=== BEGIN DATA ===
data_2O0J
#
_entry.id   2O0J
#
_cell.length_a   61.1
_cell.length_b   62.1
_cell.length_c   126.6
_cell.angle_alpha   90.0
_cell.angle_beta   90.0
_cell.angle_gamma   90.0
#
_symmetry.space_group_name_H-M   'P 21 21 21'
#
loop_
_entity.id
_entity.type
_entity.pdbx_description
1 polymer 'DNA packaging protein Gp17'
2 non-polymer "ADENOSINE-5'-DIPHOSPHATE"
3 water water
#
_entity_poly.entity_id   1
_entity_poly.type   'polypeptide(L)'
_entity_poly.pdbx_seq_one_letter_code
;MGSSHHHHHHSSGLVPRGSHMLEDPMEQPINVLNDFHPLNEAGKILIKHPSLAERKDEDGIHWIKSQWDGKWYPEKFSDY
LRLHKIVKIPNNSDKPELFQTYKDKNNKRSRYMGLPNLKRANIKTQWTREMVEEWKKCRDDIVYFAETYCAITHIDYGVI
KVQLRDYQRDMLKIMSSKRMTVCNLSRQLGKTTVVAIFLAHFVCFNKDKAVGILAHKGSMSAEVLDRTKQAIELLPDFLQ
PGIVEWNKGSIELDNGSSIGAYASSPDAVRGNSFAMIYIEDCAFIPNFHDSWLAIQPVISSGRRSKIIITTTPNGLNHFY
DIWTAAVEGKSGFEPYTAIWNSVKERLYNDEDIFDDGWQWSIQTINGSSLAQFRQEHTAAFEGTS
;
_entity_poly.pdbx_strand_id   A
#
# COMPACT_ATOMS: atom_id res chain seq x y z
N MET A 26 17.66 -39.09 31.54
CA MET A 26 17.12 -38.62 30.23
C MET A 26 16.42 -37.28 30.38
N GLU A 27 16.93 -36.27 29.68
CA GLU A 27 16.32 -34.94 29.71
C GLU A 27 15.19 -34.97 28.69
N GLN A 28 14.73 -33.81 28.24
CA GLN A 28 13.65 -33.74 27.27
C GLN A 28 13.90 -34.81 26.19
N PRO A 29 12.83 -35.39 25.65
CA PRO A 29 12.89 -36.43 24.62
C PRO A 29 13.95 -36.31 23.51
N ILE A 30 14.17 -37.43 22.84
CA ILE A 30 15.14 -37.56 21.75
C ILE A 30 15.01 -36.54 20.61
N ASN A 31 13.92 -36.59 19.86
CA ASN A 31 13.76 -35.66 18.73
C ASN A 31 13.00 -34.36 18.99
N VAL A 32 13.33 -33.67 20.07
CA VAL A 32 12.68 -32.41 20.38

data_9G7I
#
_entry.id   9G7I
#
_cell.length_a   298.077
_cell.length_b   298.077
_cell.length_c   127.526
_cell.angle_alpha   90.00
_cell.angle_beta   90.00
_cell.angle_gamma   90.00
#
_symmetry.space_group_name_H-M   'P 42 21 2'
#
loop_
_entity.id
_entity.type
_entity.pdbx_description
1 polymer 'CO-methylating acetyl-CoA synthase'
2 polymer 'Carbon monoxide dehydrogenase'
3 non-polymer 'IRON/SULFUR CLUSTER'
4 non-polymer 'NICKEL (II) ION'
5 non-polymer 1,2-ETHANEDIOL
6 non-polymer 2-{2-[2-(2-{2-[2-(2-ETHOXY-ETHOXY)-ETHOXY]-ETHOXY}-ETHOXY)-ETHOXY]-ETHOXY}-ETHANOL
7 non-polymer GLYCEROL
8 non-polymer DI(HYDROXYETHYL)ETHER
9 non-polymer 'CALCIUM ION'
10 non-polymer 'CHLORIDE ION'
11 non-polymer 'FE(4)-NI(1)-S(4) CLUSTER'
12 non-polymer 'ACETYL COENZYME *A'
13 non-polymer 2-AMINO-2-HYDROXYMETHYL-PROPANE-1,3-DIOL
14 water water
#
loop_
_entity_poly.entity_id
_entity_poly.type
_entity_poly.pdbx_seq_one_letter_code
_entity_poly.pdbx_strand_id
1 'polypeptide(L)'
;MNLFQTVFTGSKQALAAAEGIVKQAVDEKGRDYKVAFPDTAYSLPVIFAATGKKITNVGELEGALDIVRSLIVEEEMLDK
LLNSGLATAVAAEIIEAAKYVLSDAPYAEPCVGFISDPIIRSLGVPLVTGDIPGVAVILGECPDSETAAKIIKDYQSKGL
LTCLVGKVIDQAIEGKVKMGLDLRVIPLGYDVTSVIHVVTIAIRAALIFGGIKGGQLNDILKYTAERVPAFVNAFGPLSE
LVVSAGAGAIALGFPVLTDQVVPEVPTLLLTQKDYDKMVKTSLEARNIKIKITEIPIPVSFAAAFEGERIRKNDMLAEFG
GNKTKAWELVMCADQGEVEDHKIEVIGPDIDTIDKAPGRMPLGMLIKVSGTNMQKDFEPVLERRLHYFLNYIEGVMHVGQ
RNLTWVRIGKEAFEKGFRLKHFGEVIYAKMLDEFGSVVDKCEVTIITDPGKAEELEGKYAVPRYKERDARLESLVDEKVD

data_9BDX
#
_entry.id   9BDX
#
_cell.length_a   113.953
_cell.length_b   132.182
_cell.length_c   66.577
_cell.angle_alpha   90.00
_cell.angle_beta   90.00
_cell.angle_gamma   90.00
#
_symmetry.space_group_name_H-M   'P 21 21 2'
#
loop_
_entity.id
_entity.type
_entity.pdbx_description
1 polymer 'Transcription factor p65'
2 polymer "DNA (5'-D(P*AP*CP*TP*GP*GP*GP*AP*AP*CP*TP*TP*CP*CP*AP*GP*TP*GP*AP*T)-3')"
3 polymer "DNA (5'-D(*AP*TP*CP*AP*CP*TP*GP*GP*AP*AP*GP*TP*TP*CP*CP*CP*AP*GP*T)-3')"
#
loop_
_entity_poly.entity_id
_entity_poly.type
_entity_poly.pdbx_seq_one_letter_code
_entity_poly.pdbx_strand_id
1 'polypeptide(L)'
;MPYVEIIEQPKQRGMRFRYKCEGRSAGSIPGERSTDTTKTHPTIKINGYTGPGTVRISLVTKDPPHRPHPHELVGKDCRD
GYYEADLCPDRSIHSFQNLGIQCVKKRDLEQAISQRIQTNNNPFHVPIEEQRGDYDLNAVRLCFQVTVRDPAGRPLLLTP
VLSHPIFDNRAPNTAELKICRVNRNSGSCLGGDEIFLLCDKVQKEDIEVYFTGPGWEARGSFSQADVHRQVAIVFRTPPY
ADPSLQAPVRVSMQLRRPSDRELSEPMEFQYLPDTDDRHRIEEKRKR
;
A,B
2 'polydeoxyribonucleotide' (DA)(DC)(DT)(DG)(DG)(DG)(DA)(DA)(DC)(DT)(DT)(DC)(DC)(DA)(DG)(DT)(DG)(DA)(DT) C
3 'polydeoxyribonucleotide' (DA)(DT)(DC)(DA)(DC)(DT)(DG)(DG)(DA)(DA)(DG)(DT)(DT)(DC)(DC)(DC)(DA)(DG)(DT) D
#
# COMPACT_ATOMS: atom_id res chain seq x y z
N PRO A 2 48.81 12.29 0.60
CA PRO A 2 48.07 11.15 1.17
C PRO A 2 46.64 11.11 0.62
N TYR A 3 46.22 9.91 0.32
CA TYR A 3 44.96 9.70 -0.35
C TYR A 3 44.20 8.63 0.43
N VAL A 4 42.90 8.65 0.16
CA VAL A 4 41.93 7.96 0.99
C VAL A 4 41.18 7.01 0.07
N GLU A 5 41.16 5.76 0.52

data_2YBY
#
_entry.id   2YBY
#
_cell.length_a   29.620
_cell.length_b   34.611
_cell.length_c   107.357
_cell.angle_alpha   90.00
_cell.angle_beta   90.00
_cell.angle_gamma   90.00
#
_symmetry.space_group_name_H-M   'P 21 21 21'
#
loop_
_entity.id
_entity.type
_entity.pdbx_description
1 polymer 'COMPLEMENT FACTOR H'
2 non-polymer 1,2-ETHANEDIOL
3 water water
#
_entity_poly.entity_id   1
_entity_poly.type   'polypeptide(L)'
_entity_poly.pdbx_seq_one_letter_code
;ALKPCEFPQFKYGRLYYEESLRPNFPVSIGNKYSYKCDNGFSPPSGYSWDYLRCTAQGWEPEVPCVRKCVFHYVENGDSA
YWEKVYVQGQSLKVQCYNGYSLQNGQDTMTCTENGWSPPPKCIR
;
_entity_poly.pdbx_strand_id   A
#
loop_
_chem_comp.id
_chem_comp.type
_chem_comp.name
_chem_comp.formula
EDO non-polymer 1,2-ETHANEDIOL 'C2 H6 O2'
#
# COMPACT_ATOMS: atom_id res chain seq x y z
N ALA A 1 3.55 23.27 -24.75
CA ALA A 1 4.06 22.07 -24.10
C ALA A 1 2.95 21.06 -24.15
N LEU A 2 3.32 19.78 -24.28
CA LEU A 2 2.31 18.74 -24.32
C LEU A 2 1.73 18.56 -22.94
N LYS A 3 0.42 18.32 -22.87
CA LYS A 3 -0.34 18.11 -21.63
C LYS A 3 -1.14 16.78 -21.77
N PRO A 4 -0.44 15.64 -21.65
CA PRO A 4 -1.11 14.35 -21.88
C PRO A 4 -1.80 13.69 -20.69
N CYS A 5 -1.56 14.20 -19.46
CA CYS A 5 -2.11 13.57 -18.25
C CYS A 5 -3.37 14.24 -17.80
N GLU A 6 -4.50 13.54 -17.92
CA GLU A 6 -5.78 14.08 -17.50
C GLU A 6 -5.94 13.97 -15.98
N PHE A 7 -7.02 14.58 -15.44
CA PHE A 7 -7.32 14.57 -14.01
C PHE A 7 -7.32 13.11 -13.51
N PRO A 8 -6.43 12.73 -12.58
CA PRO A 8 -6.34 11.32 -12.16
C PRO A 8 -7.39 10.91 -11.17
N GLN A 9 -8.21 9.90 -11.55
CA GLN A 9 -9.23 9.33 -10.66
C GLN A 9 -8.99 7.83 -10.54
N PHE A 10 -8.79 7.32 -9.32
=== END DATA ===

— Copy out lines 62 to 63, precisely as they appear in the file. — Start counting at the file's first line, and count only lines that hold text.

_cell.angle_beta   90.00
_cell.angle_gamma   90.00